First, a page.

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Downtowns Drawing Millennial Workers — and the Companies That Need to Attract Them

Companies are choosing walkable downtown locations to help them better compete for talent and resources while supporting triple-bottom line business outcomes.

Q3 2015
According to Julia Georgules, Vice President and Associate Director of Office Research at JLL, approximately 25 percent of the overall workforce is under 30 years old (the millennials), and this is projected to rise to 50 percent by 2020. (See “Urban Vs. Suburban: Which Location Will Allow Your Company to Grow?”) These millennials often prefer to live and work in neighborhoods offering restaurants, cultural venues, shopping, and entertainment and nightlife as well as easy access by public transportation.

With this in mind, Smart Growth America — a coalition that advocates for “smart growth” solutions across the country — and commercial real estate services firm Cushman & Wakefield recently partnered for a large-scale study on companies moving to and investing in walkable downtowns. Their report — Core Values: Why American Companies Are Moving Downtown — released in mid-June, examines the characteristics, motives, and preferences of nearly 500 companies that have made such a move in the past five years.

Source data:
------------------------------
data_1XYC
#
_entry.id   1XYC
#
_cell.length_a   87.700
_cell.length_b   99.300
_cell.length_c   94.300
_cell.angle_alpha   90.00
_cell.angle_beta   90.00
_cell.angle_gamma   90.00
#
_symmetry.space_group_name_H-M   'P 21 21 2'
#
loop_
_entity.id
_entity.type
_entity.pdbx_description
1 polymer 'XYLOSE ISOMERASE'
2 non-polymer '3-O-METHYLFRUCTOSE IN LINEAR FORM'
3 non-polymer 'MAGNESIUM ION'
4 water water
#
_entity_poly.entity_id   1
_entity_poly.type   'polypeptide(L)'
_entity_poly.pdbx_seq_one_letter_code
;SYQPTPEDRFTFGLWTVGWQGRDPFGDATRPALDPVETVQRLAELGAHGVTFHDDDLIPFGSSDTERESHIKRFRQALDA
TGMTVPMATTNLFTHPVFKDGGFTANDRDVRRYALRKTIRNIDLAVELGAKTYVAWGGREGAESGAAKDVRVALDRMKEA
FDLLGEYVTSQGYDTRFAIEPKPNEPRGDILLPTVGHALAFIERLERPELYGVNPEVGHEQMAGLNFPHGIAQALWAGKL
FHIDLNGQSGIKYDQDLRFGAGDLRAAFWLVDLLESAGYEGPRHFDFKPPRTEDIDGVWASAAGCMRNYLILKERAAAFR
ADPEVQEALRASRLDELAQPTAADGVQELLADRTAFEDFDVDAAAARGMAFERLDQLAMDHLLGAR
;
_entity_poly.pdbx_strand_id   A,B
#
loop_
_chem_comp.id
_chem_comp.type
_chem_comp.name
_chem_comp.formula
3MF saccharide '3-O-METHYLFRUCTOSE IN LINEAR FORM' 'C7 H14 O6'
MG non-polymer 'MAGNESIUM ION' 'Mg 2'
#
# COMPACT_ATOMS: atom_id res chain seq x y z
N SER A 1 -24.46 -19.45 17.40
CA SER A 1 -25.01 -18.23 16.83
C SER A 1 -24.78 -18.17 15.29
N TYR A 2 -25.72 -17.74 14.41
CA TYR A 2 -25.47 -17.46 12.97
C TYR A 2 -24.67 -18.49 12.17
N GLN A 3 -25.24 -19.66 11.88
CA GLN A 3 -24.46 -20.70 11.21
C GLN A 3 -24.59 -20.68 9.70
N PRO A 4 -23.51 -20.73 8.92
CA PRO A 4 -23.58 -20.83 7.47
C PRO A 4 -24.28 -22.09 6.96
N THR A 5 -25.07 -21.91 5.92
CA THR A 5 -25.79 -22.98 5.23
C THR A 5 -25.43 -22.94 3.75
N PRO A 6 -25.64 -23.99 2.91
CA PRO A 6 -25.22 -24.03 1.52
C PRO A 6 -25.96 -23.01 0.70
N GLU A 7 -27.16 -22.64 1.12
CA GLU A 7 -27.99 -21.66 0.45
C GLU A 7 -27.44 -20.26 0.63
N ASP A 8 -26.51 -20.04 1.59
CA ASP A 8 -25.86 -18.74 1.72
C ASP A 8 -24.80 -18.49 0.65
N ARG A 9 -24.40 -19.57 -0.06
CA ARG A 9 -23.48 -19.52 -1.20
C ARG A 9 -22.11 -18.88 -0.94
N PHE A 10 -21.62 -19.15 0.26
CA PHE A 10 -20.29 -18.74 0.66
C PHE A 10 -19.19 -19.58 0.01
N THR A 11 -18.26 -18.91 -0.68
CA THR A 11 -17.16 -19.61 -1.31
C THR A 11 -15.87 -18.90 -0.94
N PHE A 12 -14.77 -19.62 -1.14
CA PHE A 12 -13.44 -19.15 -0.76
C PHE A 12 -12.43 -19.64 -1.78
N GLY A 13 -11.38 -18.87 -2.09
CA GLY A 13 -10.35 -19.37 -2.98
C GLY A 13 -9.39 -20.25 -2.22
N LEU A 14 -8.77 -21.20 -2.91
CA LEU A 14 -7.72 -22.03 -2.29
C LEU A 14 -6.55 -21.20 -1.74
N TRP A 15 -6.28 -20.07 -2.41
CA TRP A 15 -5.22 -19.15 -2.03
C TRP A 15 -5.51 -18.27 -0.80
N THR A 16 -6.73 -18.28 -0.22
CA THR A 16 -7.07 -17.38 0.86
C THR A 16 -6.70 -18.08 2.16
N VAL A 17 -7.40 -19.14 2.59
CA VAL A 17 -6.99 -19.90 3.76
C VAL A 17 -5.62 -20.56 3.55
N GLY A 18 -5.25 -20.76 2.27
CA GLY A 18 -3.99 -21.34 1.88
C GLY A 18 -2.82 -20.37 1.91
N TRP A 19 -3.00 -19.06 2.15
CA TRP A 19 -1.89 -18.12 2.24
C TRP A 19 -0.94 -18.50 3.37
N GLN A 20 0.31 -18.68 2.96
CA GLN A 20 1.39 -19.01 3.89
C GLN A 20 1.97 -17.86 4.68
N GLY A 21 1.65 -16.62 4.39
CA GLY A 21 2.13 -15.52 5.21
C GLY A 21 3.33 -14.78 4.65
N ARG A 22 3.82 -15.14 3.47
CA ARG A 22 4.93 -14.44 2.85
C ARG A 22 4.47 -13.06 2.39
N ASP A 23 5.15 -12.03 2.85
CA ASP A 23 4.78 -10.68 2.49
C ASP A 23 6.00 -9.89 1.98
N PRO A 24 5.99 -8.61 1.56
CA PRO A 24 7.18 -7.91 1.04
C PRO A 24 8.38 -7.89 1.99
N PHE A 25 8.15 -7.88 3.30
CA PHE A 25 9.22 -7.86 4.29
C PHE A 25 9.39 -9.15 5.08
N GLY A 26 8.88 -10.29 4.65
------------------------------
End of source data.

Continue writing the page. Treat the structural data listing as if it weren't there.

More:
“The findings reveal an enormous diversity of businesses choosing to locate downtown,” said Cushman & Wakefield’s Paula Munger, director of business line research. “And the migration is happening across the country, in big cities and small CBDs, and in secondary markets within larger metropolitan areas from coast to coast.”

The study, also supported by the Center for Real Estate and Urban Analysis at the George Washington University School of Business, asks these businesses what motivated them to locate downtown and what they looked for in their decision-making. The interviews revealed six common themes explaining why companies chose to locate downtown:
  • Attracting and retaining talented workers
  • Building brand identity and company culture
  • Supporting creative collaboration
  • Gaining proximity to customers and business partners
  • Centralizing operations
  • Supporting triple-bottom line business outcomes
The interviewees also said their companies chose vibrant, walkable neighborhoods where people want to live as well as work. Other location factors included a variety of transportation options, the right office space, a warm welcome from the city, and a clean and safe environment.

"These companies chose a walkable downtown location to help them better compete for talent and resources,” said Geoff Anderson, president and CEO of Smart Growth America. “That tells us two things. First, that creating these kinds of places is a crucial economic development strategy for cities. And second, that companies which haven’t considered a walkable location may be at risk of falling behind.”

“This study sheds light on strategies that can help companies and the cities they work in thrive for decades to come,” Munger said. Further, according to Cushman & Wakefield’s 2014 report on urban development, city governments, developers, and businesses that partner to enhance the overall experience of urban life; keep pace with population surges; reduce commute times; and attract millennial talent, will strengthen their positions as world-class cities.

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